Why Chile is not about to fall off a cliff
Several top teams will not be at the 2018 World Cup. You know about Italy, the Netherlands and United States but at number 10 in the FIFA World Rankings Chile is arguably the most surprising outcast. La Roja won the 2015 and 2016 Copa Americas, beating Lionel Messi and Argentina on both occasions, and finished second in the 2017 Confederations Cup to World Cup holders Germany. A negative run in the CONMEBOL World Cup qualifiers, where they lost three of their final four matches, left them on the outside looking in at Russia 2018. They missed out on the playoff against New Zealand to Peru based solely on goal difference.
Naturally that led to changes. Jorge Sampaoli's successor in the dugout, Juan Antonio Pizzi, left the team. Reinaldo Rueda took his place. Rueda already knows what is like to undergo massive changes at the international level. He has taken both Ecuador and Honduras to the World Cup. Fans and media in Chile hope he can do the same for La Roja in 2022. Then again massive change shouldn't be required. Unlike Ecuador and Honduras, Chile already have an established team that is loaded with world-class and first-tier talent.
Claudio Bravo, Gary Medel, Arturo Vidal, Eduardo Vargas, and Alexis Sanchez lead the way but there are other players worth watching. Charles Aranguiz plays for Bayer Leverkusen. Nicolas Castillo has spent time in Belgium and Italy. Enzo Roco used to play in Spain. Paulo Diaz is a top defender in the Argentina Super League. Except for Aranguiz, all of them are no older than 25.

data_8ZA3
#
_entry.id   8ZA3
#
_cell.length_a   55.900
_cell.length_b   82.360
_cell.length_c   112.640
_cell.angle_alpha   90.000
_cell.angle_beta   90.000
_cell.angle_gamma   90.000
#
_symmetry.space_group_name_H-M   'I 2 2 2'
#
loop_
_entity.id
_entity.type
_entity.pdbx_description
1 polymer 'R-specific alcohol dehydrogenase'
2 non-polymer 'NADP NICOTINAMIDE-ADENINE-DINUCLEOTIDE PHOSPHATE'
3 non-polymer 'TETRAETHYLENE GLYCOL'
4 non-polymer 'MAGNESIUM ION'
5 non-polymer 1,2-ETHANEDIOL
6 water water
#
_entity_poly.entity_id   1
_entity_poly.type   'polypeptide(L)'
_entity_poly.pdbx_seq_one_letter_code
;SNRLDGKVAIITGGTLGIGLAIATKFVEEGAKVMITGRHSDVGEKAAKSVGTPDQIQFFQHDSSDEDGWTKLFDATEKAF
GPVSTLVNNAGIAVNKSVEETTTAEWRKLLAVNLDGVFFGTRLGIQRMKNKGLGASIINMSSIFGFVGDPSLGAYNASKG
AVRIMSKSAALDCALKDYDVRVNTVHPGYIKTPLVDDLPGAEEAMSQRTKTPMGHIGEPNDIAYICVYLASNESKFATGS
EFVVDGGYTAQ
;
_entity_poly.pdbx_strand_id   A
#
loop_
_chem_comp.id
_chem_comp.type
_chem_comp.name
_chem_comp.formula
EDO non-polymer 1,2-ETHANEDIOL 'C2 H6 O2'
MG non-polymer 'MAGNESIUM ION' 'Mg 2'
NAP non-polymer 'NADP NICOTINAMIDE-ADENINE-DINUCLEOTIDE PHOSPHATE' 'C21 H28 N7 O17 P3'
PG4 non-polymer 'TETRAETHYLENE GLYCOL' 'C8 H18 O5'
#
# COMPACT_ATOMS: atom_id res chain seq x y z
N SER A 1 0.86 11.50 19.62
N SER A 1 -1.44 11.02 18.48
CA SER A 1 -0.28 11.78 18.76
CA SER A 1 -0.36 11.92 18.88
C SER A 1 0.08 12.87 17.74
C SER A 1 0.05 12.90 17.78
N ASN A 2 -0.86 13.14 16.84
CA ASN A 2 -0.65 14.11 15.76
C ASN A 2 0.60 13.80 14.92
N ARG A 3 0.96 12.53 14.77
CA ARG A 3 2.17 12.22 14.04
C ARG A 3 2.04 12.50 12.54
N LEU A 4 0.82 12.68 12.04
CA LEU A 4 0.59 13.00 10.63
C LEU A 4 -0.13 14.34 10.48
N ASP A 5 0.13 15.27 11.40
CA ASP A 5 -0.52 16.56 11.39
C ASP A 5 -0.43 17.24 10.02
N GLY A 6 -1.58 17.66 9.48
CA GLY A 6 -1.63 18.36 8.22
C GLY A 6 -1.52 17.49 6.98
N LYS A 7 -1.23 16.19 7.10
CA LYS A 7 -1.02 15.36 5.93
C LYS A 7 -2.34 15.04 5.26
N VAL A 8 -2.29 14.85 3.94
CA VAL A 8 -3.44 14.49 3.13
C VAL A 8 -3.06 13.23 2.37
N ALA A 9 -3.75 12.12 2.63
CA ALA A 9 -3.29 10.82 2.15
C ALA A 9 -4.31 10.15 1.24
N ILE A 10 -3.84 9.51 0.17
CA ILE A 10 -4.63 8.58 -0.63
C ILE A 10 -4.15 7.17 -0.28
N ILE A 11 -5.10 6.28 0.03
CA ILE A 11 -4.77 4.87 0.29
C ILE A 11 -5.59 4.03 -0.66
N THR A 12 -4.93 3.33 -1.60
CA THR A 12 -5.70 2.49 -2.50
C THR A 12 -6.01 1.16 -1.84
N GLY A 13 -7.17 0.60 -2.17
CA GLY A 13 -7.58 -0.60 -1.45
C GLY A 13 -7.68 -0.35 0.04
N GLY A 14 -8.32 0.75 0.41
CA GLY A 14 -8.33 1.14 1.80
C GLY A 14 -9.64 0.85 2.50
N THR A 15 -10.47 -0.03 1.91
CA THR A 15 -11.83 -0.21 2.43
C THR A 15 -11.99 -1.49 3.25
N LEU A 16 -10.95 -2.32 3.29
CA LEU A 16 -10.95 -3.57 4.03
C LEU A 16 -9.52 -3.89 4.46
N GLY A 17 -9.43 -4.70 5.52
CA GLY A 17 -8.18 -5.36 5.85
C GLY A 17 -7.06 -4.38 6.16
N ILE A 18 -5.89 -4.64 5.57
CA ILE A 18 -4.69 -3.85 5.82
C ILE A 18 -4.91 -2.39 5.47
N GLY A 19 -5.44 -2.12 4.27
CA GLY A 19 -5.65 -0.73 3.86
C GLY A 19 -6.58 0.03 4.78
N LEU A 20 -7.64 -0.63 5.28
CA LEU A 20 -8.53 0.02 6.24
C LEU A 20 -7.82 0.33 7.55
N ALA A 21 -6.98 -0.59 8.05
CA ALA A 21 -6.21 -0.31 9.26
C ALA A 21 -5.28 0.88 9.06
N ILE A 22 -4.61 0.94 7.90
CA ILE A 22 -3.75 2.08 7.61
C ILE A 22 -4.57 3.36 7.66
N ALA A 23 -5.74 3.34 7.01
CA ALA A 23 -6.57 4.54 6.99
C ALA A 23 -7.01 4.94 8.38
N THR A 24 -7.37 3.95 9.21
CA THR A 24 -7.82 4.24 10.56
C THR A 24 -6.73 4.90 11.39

There are even more young stars who could become important players down the road. Erick Pulgar has settled as a starter for Bologna in Serie A. Igor Lichnovsky and Valber Huerta are both under-25 players who could easily be playing in Europe. Felipe Mora has thrived in the Liga MX. Martin Rodriguez and Angelo Sagal also have potential.
Add them into a mix that already features veterans Alexis, Vidal, Medel, and Vargas, and Rueda could have his rebuild in place in time to defend the Copa America title in 2019. The new manager has already acknowledged Chile is not far from competing at the highest level again. If its players live up to expectations La Roja can join Brazil, Argentina, and Uruguay as perennial contenders for South American and World Cup honours.
Admittedly the younger players must improve and mature. Making the jump to Europe is obviously advisable although La Roja legends Jean Beausejour and Jorge Valdivia only had short, undistinguished careers in England and the Emirates respectively.
Rueda has already begun the rebuilding process. A sneak preview of his work will be available today when the side takes on Sweden at the Friends Arena in Stockholm. While the Swedes will be sorting out their 23-man squad for Russia, Rueda and Chile have the opportunity to prove to doubters that the qualification failure doesn't mean the team is about to fall off a cliff.
Quite the opposite. This side is bound to remain competitive for years to come. They have the manager, the world-class players, and a thriving, monied domestic league that churns out young prospects. Rueda simply must bring it all together.